"Moderate" may be a four-letter word in most Republican circles, but not in New England.
Mitt Romney cruised to victory in New Hampshire on Tuesday night, riding a wave of support from mainstream Yankee Republicans -- fiscally conservative, socially moderate and politically pragmatic. The former Massachusetts governor swept nearly every group of voters, whether categorized by income, ideology or religion. The former venture capitalist's support rose steadily according to voters' incomes. He did best among those making more than $200,000 annually, says CNN.
"We know that the future of this country is better than 8 percent or 9 percent unemployment. It is better than $15 trillion in debt. It is better than the misguided policies and broken promises of the last three years - and the failed leadership of one man," Romney said. But he also called the increasingly fractured Republican field "desperate" and said the attacks his rivals have leveled on his business record are similar to Democratic criticisms, informs Washington Post.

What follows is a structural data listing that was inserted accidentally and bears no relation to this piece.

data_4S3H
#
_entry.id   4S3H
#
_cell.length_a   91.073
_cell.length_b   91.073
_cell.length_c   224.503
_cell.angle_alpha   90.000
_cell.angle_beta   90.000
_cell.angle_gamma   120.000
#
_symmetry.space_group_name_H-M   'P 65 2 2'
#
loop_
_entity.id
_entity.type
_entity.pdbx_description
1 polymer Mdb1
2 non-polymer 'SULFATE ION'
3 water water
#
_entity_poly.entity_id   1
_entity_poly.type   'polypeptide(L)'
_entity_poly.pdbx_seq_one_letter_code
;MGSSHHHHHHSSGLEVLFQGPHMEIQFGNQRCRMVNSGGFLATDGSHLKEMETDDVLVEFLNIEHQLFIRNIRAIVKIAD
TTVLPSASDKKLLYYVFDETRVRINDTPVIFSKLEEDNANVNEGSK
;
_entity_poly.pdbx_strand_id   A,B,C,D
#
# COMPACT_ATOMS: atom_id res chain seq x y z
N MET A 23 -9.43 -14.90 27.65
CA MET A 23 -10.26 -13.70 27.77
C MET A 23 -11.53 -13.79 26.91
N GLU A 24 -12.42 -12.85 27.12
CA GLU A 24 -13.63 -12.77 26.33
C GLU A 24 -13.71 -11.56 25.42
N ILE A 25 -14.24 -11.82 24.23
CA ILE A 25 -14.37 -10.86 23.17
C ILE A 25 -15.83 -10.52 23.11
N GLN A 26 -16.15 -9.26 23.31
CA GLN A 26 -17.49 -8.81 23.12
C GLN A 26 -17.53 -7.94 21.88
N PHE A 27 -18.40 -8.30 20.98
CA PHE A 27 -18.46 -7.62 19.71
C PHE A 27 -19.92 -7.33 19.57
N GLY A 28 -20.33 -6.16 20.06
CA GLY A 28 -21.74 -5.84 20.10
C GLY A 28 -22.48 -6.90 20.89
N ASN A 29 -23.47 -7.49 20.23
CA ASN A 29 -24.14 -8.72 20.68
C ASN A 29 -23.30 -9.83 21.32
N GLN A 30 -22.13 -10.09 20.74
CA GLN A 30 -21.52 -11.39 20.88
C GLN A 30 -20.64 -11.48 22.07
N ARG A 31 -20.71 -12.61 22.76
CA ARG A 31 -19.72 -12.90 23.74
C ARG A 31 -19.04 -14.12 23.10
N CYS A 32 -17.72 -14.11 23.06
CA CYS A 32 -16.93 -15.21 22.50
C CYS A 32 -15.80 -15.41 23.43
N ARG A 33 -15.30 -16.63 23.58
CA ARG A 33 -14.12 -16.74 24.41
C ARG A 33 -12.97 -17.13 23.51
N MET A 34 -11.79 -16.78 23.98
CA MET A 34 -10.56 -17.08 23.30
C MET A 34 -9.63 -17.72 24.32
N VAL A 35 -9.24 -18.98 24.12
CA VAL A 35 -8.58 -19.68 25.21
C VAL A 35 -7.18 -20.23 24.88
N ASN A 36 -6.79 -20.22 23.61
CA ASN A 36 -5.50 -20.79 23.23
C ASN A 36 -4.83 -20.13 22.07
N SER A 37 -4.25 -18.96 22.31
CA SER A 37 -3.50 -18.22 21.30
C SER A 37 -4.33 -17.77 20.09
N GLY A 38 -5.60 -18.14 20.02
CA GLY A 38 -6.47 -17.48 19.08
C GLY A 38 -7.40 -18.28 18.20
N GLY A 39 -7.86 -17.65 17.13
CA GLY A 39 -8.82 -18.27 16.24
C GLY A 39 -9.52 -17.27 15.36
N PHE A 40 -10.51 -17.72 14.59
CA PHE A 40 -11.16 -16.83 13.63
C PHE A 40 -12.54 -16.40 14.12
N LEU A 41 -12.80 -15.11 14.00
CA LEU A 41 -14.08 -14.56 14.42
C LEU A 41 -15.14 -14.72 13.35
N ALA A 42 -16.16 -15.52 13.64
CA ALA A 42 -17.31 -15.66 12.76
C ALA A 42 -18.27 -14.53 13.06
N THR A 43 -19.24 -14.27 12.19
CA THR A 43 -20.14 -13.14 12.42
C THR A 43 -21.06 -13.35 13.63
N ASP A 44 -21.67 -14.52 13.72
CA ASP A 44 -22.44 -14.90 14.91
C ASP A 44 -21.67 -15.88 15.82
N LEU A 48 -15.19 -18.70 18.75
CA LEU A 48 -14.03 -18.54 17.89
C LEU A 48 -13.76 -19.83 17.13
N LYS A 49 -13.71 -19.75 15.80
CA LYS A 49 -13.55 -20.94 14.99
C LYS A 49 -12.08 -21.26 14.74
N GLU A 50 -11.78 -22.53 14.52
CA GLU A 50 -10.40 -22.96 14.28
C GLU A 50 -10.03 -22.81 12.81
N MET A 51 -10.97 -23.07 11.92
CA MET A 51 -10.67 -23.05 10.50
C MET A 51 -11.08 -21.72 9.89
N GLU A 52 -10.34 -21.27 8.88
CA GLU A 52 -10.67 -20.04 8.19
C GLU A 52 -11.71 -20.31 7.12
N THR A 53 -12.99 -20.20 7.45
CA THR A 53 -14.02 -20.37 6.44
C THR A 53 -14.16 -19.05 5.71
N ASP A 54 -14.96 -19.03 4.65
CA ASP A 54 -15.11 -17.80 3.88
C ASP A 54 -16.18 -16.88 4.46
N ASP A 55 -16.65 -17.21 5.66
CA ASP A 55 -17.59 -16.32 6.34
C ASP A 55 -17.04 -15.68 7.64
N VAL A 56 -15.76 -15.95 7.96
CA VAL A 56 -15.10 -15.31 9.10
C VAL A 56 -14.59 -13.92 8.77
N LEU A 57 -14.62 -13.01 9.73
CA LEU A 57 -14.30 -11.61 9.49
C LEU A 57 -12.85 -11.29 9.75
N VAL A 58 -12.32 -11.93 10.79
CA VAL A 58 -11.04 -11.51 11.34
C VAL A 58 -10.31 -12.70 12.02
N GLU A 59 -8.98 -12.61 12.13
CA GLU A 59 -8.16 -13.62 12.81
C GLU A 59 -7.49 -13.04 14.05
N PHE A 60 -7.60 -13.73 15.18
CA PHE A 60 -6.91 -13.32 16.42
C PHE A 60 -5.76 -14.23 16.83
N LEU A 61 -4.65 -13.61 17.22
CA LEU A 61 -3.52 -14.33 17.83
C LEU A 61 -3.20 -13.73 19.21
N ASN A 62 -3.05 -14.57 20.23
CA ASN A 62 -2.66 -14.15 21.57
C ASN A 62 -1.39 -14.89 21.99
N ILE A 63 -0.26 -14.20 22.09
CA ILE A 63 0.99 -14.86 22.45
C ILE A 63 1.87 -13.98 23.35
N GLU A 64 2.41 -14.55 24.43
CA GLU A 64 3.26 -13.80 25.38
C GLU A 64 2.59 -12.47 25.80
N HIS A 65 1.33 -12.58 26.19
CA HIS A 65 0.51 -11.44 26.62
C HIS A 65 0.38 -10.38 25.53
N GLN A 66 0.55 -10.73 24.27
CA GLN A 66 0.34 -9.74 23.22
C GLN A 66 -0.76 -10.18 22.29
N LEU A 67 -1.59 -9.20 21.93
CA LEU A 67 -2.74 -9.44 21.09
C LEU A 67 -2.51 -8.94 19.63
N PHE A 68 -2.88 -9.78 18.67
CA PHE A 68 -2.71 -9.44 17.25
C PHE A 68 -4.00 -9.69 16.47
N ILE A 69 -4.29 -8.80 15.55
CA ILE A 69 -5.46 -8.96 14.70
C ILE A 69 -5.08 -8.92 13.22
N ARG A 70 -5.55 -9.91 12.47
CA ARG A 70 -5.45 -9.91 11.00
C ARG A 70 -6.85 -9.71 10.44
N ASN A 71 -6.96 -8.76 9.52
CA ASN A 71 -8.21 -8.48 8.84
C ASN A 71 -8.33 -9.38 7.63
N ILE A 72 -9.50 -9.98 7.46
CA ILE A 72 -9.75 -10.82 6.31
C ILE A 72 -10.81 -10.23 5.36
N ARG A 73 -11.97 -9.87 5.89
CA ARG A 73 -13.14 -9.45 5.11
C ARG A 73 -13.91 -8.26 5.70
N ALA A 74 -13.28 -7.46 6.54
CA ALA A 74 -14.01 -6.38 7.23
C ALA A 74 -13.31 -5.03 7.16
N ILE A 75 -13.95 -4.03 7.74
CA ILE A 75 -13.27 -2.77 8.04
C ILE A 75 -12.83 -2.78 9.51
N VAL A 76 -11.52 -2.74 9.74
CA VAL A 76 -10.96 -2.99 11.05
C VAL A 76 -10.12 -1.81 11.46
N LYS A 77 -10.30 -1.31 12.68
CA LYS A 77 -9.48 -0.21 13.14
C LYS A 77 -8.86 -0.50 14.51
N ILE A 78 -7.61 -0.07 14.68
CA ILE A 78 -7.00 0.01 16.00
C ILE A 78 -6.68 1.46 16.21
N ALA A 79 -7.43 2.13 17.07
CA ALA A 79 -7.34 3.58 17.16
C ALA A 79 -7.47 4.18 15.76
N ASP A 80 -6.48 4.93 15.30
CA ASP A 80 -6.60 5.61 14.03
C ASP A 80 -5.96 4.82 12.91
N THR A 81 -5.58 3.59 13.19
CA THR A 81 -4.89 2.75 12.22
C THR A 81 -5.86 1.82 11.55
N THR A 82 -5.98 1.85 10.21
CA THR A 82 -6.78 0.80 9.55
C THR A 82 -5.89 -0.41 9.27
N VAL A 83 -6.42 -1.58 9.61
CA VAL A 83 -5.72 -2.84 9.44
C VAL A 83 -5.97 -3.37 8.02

To be sure, his appeal to independents goes only so far in a Republican primary, where the party's conservative base holds greatest sway. The ability to attract a broader support base would be an asset in a general election.While only 4 percent of Democrats participated in last night's Republican primary, Huntsman won 41 percent of them, the exit polling showed. He won a quarter of those identifying themselves as moderate or liberal."I just really hope people will be able to see he is a sincere candidate and he has the international experience people are looking for," said Laura Scafati, a 23-year-old accountant, who supported Obama in 2008 and backed Huntsman in New Hampshire, according to BusinessWeek.
Some Republicans say the intensified debate could help Romney, now and later. "It's going to validate the business experience, and to the extent it keeps the economy and job creation at the forefront, it helps us," says Tom Rath, a veteran New Hampshire GOP strategist affiliated with Romney. Steve Duprey, the Republican national committeeman from New Hampshire adds, "You might as well get bloodied and battle-tested early.",reports USA TODAY.
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